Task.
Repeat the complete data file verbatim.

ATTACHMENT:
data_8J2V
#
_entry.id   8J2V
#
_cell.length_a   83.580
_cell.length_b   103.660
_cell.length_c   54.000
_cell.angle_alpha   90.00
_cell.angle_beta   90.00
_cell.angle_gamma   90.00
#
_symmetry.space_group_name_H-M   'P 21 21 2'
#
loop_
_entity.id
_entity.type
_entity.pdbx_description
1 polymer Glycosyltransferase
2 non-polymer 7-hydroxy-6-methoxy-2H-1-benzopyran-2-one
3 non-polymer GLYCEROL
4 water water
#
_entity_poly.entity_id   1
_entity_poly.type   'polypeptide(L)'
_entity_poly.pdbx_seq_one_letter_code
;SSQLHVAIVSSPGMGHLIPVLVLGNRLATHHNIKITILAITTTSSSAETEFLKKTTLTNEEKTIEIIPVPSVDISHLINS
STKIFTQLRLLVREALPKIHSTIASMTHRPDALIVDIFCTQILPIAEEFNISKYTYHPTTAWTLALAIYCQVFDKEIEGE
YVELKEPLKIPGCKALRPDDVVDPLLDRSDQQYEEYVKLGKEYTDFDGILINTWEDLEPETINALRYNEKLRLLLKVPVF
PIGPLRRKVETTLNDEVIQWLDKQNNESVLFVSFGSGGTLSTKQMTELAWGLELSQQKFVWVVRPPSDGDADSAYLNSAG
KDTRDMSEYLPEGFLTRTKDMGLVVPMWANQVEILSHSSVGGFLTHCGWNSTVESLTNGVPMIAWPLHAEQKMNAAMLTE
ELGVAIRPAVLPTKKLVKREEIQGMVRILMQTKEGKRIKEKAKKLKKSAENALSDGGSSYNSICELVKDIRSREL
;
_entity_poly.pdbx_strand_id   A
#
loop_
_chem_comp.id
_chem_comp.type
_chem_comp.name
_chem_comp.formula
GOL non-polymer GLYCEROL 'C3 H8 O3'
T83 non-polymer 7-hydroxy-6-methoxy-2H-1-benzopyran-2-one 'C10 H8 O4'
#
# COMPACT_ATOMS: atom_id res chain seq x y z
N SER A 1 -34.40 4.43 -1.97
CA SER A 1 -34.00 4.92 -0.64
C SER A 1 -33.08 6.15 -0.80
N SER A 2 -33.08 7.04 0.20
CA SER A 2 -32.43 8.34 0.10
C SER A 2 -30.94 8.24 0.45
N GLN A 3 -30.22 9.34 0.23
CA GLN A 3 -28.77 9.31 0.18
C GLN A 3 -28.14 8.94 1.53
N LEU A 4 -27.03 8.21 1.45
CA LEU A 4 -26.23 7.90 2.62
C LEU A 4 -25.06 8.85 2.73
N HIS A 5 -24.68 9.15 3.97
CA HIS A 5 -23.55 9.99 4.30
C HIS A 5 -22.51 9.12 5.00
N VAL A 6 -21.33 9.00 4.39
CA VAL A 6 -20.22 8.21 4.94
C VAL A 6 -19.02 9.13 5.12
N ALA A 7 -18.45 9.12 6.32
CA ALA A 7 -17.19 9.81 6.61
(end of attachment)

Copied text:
data_8J2V
#
_entry.id   8J2V
#
_cell.length_a   83.580
_cell.length_b   103.660
_cell.length_c   54.000
_cell.angle_alpha   90.00
_cell.angle_beta   90.00
_cell.angle_gamma   90.00
#
_symmetry.space_group_name_H-M   'P 21 21 2'
#
loop_
_entity.id
_entity.type
_entity.pdbx_description
1 polymer Glycosyltransferase
2 non-polymer 7-hydroxy-6-methoxy-2H-1-benzopyran-2-one
3 non-polymer GLYCEROL
4 water water
#
_entity_poly.entity_id   1
_entity_poly.type   'polypeptide(L)'
_entity_poly.pdbx_seq_one_letter_code
;SSQLHVAIVSSPGMGHLIPVLVLGNRLATHHNIKITILAITTTSSSAETEFLKKTTLTNEEKTIEIIPVPSVDISHLINS
STKIFTQLRLLVREALPKIHSTIASMTHRPDALIVDIFCTQILPIAEEFNISKYTYHPTTAWTLALAIYCQVFDKEIEGE
YVELKEPLKIPGCKALRPDDVVDPLLDRSDQQYEEYVKLGKEYTDFDGILINTWEDLEPETINALRYNEKLRLLLKVPVF
PIGPLRRKVETTLNDEVIQWLDKQNNESVLFVSFGSGGTLSTKQMTELAWGLELSQQKFVWVVRPPSDGDADSAYLNSAG
KDTRDMSEYLPEGFLTRTKDMGLVVPMWANQVEILSHSSVGGFLTHCGWNSTVESLTNGVPMIAWPLHAEQKMNAAMLTE
ELGVAIRPAVLPTKKLVKREEIQGMVRILMQTKEGKRIKEKAKKLKKSAENALSDGGSSYNSICELVKDIRSREL
;
_entity_poly.pdbx_strand_id   A
#
loop_
_chem_comp.id
_chem_comp.type
_chem_comp.name
_chem_comp.formula
GOL non-polymer GLYCEROL 'C3 H8 O3'
T83 non-polymer 7-hydroxy-6-methoxy-2H-1-benzopyran-2-one 'C10 H8 O4'
#
# COMPACT_ATOMS: atom_id res chain seq x y z
N SER A 1 -34.40 4.43 -1.97
CA SER A 1 -34.00 4.92 -0.64
C SER A 1 -33.08 6.15 -0.80
N SER A 2 -33.08 7.04 0.20
CA SER A 2 -32.43 8.34 0.10
C SER A 2 -30.94 8.24 0.45
N GLN A 3 -30.22 9.34 0.23
CA GLN A 3 -28.77 9.31 0.18
C GLN A 3 -28.14 8.94 1.53
N LEU A 4 -27.03 8.21 1.45
CA LEU A 4 -26.23 7.90 2.62
C LEU A 4 -25.06 8.85 2.73
N HIS A 5 -24.68 9.15 3.97
CA HIS A 5 -23.55 9.99 4.30
C HIS A 5 -22.51 9.12 5.00
N VAL A 6 -21.33 9.00 4.39
CA VAL A 6 -20.22 8.21 4.94
C VAL A 6 -19.02 9.13 5.12
N ALA A 7 -18.45 9.12 6.32
CA ALA A 7 -17.19 9.81 6.61